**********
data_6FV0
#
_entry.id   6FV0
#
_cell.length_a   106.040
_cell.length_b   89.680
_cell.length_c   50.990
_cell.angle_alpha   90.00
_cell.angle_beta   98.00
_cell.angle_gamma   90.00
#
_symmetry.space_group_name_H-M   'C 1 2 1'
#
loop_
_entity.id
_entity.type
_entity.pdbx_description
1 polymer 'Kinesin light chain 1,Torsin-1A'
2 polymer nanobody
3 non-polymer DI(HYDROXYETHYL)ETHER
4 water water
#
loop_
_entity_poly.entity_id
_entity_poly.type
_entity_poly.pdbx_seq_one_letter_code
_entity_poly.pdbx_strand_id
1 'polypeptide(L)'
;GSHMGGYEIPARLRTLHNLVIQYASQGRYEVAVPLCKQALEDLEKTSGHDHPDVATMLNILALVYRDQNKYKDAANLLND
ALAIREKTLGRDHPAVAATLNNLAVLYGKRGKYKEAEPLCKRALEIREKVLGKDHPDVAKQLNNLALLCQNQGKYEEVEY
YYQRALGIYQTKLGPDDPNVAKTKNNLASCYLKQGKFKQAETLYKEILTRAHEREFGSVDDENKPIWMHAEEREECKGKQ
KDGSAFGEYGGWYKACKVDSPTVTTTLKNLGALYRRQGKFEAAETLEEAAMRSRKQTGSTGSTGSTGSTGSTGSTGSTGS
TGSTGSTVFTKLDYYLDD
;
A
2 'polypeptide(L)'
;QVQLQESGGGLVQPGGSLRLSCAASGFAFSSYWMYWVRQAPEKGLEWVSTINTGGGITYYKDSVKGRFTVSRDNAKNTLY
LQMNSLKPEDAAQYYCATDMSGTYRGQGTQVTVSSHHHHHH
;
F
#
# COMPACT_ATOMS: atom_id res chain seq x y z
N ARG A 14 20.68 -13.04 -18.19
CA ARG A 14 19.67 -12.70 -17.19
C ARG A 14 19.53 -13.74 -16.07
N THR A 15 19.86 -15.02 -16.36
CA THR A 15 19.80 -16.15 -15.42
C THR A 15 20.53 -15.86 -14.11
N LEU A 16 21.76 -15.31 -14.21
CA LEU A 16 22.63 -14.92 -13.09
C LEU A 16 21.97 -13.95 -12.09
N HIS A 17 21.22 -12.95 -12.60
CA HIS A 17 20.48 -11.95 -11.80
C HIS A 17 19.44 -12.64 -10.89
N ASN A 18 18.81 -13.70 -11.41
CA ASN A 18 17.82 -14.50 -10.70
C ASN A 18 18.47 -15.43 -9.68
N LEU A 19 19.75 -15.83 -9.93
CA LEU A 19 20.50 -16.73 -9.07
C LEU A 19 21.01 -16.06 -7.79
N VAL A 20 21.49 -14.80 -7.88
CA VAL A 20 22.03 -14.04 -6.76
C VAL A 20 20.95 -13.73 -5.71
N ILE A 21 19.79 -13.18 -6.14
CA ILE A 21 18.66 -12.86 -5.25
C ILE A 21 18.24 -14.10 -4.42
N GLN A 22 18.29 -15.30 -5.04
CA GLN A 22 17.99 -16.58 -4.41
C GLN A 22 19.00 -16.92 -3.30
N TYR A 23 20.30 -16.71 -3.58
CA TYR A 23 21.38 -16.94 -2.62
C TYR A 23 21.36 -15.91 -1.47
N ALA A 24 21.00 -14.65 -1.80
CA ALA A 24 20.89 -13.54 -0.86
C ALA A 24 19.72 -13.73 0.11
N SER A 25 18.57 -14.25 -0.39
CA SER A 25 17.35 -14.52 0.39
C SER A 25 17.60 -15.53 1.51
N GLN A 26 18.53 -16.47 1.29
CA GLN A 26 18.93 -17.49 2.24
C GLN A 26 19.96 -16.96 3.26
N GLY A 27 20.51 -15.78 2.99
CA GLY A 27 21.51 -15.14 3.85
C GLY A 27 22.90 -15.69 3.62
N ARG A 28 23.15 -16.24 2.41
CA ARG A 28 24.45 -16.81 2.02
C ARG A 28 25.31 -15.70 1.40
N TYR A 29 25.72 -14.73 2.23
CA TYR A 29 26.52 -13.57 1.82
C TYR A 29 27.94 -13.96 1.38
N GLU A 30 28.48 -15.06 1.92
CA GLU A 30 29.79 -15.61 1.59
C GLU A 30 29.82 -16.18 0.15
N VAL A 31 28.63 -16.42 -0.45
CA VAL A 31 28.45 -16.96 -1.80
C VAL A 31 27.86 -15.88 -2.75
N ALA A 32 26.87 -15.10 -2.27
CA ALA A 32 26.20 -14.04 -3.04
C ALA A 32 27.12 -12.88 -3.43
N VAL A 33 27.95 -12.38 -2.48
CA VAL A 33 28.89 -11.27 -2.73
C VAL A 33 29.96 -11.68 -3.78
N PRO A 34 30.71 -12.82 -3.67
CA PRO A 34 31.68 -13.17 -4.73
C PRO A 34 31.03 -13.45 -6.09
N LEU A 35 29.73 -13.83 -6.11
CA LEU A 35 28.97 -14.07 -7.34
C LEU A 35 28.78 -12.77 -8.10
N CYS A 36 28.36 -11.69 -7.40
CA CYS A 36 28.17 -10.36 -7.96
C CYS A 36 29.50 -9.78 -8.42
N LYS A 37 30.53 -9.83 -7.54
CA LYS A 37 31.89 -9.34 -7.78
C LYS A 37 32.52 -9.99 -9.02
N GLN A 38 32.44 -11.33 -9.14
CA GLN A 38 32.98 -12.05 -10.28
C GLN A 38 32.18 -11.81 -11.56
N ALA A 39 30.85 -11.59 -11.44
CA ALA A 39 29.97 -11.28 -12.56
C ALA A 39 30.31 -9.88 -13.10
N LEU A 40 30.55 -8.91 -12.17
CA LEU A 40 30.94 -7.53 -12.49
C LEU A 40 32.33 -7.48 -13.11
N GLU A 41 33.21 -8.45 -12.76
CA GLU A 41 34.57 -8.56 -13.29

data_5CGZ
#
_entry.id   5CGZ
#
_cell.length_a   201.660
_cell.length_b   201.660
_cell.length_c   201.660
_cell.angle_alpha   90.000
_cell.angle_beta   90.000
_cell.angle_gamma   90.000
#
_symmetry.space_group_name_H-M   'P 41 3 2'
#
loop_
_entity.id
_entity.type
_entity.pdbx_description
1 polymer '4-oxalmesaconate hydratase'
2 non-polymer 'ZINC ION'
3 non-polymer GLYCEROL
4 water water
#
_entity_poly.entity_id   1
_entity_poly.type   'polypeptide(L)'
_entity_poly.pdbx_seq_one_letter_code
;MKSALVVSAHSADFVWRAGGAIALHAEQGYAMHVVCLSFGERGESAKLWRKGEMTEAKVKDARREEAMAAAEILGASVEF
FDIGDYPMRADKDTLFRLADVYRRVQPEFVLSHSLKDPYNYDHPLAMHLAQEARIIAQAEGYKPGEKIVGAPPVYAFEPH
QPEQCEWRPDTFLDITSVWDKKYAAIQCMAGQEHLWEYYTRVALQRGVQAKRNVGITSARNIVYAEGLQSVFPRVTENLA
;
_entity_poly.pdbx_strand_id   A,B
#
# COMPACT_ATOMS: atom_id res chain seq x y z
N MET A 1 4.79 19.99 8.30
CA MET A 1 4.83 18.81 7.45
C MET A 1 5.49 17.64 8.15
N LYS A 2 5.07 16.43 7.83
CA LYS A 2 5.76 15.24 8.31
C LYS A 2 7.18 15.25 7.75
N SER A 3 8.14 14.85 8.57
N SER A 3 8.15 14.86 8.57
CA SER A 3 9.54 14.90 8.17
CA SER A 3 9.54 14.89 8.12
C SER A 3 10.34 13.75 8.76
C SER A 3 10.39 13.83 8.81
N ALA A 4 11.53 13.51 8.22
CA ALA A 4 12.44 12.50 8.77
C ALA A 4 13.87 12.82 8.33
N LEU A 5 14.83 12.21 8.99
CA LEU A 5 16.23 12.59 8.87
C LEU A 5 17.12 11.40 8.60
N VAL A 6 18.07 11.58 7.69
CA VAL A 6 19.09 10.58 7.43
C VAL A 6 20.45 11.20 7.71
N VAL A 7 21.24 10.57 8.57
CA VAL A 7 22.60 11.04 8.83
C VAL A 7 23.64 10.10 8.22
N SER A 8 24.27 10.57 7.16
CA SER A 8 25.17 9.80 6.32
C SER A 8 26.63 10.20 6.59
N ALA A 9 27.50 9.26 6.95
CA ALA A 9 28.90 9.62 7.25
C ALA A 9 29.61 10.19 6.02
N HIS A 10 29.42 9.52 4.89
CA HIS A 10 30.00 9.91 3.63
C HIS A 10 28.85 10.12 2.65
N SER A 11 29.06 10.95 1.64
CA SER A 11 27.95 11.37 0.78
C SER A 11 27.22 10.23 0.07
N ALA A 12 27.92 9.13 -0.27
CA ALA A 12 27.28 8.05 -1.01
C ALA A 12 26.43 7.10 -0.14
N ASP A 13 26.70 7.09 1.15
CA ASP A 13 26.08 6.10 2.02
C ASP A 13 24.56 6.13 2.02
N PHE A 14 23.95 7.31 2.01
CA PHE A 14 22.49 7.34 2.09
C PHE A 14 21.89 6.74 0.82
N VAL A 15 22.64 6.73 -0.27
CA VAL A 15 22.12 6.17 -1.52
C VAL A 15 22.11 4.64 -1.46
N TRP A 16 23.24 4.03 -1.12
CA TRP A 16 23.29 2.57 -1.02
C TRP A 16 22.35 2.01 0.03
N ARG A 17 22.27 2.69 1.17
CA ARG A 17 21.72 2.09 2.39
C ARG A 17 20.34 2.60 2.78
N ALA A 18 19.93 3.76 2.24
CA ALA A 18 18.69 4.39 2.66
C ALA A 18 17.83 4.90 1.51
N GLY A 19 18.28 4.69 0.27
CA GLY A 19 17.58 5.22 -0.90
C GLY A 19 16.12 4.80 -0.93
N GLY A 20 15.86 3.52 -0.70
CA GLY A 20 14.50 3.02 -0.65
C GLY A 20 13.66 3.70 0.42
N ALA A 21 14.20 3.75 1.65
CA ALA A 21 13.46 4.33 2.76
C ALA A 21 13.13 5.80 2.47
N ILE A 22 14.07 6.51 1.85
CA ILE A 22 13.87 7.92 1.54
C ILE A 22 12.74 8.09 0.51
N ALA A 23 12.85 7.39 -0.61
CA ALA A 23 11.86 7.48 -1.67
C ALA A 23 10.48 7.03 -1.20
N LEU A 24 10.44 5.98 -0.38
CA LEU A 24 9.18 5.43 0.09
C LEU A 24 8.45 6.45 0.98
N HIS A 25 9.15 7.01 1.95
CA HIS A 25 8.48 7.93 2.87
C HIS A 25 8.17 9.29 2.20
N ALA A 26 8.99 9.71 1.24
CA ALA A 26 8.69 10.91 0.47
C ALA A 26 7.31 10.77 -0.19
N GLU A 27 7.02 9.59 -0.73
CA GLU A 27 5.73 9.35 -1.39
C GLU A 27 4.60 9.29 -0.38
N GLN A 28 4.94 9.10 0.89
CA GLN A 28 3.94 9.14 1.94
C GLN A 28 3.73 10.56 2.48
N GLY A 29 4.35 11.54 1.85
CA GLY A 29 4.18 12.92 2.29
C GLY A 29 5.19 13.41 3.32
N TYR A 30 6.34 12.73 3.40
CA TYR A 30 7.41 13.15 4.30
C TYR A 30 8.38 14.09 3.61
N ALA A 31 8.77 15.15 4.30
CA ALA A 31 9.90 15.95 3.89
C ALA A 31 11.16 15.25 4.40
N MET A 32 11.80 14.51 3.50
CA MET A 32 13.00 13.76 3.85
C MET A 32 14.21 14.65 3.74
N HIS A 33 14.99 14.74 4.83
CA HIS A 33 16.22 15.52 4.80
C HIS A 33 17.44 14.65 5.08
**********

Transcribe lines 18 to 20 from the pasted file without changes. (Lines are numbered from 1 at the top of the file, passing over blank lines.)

1 polymer 'Kinesin light chain 1,Torsin-1A'
2 polymer nanobody
3 non-polymer DI(HYDROXYETHYL)ETHER